For a more in depth look at travel/business tools and resources, check out my free book Location Rebel Arsenal.
What kind of camera do you shoot your videos with? What sites do you use to book your airline tickets? How do you do your SEO research? What hosting do you use for your sites?
I get questions like this all the time.
Because of this I’ve been thinking about building a resources page for a long time, but just haven’t got around to doing it. Until now.
Below you’re going to find my entire list of everything I use to help me live the Location Rebel lifestyle.
I tried to be as thorough as I could with this. Still curious about a tool or something I use? Leave a comment and let me know, and I’ll update the post. Something I should be using? Tell me about those too!
With that, there’s a lot to cover, so let’s jump in.
Basic Web Essentials
Basic Hosting – One of the few things here that is a non-negotiable, must have thing if you want to be a location rebel. Bluehost is a great option due to their good customer service, reliability and reasonable pricing.
Upgraded Hosting – For a little bit more money you can get WPEngine, they offer fantastic speed, security and customer service.
WordPress – The CMS I use to run ALL of my websites. Want a blog? Use WordPress. Building an E-commerce store? WordPress can do that. Membership site? Check. Best of all? It’s free and has an unbelievable support community behind it.
Google Analytics – Essential for figuring out what’s working and what isn’t. Also free, so there’s no excuse for not taking 3 minutes to install on your site. You can get info about how people are finding your site, where they’re from, and what your most popular pages are – and this is just the tip of the iceberg.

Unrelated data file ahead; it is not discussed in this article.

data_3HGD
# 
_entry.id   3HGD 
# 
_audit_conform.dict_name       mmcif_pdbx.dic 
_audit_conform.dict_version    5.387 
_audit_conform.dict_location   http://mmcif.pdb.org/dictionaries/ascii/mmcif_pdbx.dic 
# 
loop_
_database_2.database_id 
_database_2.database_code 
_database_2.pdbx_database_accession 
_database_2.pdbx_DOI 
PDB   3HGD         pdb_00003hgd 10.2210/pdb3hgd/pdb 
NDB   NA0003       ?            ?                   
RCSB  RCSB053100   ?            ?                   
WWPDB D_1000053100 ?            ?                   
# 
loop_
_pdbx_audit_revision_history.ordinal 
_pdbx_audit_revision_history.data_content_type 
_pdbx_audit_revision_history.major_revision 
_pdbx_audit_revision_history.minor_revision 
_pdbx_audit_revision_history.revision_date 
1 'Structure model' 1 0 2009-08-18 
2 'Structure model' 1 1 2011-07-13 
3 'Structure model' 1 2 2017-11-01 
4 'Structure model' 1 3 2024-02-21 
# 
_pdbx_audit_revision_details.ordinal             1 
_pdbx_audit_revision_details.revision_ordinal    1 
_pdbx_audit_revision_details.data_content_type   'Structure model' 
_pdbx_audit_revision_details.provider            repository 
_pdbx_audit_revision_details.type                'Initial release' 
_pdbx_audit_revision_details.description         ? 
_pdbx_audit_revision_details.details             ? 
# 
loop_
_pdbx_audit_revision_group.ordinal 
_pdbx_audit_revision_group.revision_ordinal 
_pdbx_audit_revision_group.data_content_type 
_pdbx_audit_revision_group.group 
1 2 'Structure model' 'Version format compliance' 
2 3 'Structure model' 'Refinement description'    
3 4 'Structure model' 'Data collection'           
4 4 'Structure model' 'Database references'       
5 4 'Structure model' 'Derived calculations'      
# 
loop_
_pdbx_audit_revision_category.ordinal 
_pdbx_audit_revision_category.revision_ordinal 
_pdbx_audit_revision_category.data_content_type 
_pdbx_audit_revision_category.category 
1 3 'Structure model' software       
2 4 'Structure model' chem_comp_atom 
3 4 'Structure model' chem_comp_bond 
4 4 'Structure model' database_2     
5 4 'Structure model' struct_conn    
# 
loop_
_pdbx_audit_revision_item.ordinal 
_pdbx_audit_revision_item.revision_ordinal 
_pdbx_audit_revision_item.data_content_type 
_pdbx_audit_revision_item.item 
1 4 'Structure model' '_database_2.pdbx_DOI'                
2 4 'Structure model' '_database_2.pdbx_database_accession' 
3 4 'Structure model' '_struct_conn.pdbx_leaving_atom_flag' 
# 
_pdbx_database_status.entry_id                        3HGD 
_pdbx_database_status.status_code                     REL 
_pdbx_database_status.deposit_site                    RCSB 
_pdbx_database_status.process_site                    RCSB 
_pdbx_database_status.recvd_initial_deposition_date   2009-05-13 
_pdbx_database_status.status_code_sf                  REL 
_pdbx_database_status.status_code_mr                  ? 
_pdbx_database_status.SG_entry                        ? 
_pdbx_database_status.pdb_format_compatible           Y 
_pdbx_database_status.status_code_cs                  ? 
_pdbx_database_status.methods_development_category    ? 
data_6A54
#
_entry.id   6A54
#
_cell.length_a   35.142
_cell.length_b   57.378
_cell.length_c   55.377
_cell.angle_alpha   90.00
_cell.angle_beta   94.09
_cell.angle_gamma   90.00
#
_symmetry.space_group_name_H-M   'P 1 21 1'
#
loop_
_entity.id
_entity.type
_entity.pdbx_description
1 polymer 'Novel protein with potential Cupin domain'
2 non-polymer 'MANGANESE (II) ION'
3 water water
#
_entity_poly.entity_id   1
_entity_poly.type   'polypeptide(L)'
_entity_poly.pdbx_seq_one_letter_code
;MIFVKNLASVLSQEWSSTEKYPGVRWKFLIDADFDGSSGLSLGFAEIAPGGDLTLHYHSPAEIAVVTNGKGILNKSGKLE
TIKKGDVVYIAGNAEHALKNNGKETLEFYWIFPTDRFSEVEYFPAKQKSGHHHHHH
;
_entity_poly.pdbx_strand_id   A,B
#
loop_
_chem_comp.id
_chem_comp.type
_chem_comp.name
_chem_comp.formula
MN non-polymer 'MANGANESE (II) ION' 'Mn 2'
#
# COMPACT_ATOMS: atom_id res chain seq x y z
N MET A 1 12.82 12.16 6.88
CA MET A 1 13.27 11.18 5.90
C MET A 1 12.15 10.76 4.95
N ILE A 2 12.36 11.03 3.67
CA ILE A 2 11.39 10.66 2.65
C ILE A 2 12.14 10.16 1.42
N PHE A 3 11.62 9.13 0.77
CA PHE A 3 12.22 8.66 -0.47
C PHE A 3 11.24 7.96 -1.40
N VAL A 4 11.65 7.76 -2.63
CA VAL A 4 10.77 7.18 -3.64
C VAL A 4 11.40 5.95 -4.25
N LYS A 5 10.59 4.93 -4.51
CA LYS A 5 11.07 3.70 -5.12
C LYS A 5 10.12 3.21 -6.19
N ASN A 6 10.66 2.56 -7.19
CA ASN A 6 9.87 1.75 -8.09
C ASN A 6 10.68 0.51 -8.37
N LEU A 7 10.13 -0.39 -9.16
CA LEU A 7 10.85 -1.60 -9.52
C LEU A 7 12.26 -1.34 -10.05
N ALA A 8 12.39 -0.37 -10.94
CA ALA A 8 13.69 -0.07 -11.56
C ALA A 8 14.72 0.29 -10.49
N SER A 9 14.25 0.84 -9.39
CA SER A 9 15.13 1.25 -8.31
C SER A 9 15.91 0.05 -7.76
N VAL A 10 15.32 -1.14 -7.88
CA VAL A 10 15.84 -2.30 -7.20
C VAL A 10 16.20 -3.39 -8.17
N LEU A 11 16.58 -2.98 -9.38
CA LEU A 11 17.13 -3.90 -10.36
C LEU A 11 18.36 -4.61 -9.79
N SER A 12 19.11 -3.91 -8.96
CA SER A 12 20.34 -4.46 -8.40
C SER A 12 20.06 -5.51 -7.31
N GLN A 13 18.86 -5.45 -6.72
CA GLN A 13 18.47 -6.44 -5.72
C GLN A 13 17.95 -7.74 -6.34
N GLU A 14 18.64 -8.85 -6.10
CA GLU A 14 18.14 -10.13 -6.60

Cyberduck – Open source FTP client. This allows you to access all of your website’s folders and files. You’ll need this at some point, I promise.
FileZilla is also a similar program that I use.
I use a bunch of different travel sites and services depending on what I’m looking for.
Expedia – For booking flights and hotels in the US, I almost always end up booking through Expedia. Also, if you’re going to some place like Vegas and need a hotel and flight, their package deals can be very good.
Skyscanner – The travel aggregator to end all travel aggregators. Searches 1,000 airlines to help you find the best flights.
Vayama – When flying from the US to Asia, Vayama repeatedly has the best prices.
Agoda – The very best website for booking hotels in Asia.
AirBnb – Hotels too expensive where you’re going? Get bigger apartments, in better locations, for less money.
Couchsurfing – Still don’t feel like paying? Then head to Couchsurfing and find a place to crash. I know people that have traveled all over the world without paying a dime on lodging.
Tripit Pro – Been using this for a few months and absolutely love it. All of my travel info in one nice, easy to access place. Not to mention the flight updates are great.
SumoMe – If you want an awesome set of tools that are designed to help you grow your website you can’t go wrong with anything Sumo. They have tools that cover everything from heatmaps, to email signups, to image sharers. I’m a big fan.
Aweber – Your email marketing solution is one of the most important services you can can have. I highly recommend this over similar services such as Mailchimp for it’s robust feature set and high deliverability rates.
Wishlist Member – There are a lot of WordPress membership plugins out there, but this is the one I use for all of my clients and my personal online membership sites.